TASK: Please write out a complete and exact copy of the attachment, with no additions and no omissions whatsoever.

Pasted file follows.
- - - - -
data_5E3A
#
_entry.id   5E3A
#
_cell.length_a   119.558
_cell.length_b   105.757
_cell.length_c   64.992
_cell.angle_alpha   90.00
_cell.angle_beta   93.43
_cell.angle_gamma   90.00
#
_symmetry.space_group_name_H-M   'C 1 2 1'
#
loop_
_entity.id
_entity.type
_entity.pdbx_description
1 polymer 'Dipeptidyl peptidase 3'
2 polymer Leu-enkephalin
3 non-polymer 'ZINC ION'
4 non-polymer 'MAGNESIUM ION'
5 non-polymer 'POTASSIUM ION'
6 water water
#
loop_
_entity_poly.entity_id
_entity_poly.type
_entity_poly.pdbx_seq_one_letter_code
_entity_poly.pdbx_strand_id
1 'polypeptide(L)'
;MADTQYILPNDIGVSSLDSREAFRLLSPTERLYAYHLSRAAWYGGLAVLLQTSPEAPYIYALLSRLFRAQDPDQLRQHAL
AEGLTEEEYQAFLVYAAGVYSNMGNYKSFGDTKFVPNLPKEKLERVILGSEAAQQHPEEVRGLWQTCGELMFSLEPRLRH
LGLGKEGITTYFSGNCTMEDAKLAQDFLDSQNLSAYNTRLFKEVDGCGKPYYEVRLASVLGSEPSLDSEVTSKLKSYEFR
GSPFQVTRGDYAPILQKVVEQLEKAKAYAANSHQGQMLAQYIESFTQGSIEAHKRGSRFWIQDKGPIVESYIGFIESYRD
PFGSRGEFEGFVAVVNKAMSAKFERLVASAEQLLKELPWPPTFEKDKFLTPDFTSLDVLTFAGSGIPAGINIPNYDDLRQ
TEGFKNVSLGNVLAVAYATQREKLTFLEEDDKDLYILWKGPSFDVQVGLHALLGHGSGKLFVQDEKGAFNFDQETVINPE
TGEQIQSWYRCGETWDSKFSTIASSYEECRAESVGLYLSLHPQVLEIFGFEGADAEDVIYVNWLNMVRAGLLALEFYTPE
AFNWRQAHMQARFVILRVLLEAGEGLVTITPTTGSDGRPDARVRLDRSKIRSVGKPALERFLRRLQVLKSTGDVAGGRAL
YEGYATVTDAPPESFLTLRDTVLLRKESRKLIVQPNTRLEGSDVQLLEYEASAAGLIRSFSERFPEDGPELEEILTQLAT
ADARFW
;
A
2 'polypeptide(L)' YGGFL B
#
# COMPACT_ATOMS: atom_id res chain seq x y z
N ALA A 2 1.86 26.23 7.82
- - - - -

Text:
data_5E3A
#
_entry.id   5E3A
#
_cell.length_a   119.558
_cell.length_b   105.757
_cell.length_c   64.992
_cell.angle_alpha   90.00
_cell.angle_beta   93.43
_cell.angle_gamma   90.00
#
_symmetry.space_group_name_H-M   'C 1 2 1'
#
loop_
_entity.id
_entity.type
_entity.pdbx_description
1 polymer 'Dipeptidyl peptidase 3'
2 polymer Leu-enkephalin
3 non-polymer 'ZINC ION'
4 non-polymer 'MAGNESIUM ION'
5 non-polymer 'POTASSIUM ION'
6 water water
#
loop_
_entity_poly.entity_id
_entity_poly.type
_entity_poly.pdbx_seq_one_letter_code
_entity_poly.pdbx_strand_id
1 'polypeptide(L)'
;MADTQYILPNDIGVSSLDSREAFRLLSPTERLYAYHLSRAAWYGGLAVLLQTSPEAPYIYALLSRLFRAQDPDQLRQHAL
AEGLTEEEYQAFLVYAAGVYSNMGNYKSFGDTKFVPNLPKEKLERVILGSEAAQQHPEEVRGLWQTCGELMFSLEPRLRH
LGLGKEGITTYFSGNCTMEDAKLAQDFLDSQNLSAYNTRLFKEVDGCGKPYYEVRLASVLGSEPSLDSEVTSKLKSYEFR
GSPFQVTRGDYAPILQKVVEQLEKAKAYAANSHQGQMLAQYIESFTQGSIEAHKRGSRFWIQDKGPIVESYIGFIESYRD
PFGSRGEFEGFVAVVNKAMSAKFERLVASAEQLLKELPWPPTFEKDKFLTPDFTSLDVLTFAGSGIPAGINIPNYDDLRQ
TEGFKNVSLGNVLAVAYATQREKLTFLEEDDKDLYILWKGPSFDVQVGLHALLGHGSGKLFVQDEKGAFNFDQETVINPE
TGEQIQSWYRCGETWDSKFSTIASSYEECRAESVGLYLSLHPQVLEIFGFEGADAEDVIYVNWLNMVRAGLLALEFYTPE
AFNWRQAHMQARFVILRVLLEAGEGLVTITPTTGSDGRPDARVRLDRSKIRSVGKPALERFLRRLQVLKSTGDVAGGRAL
YEGYATVTDAPPESFLTLRDTVLLRKESRKLIVQPNTRLEGSDVQLLEYEASAAGLIRSFSERFPEDGPELEEILTQLAT
ADARFW
;
A
2 'polypeptide(L)' YGGFL B
#
# COMPACT_ATOMS: atom_id res chain seq x y z
N ALA A 2 1.86 26.23 7.82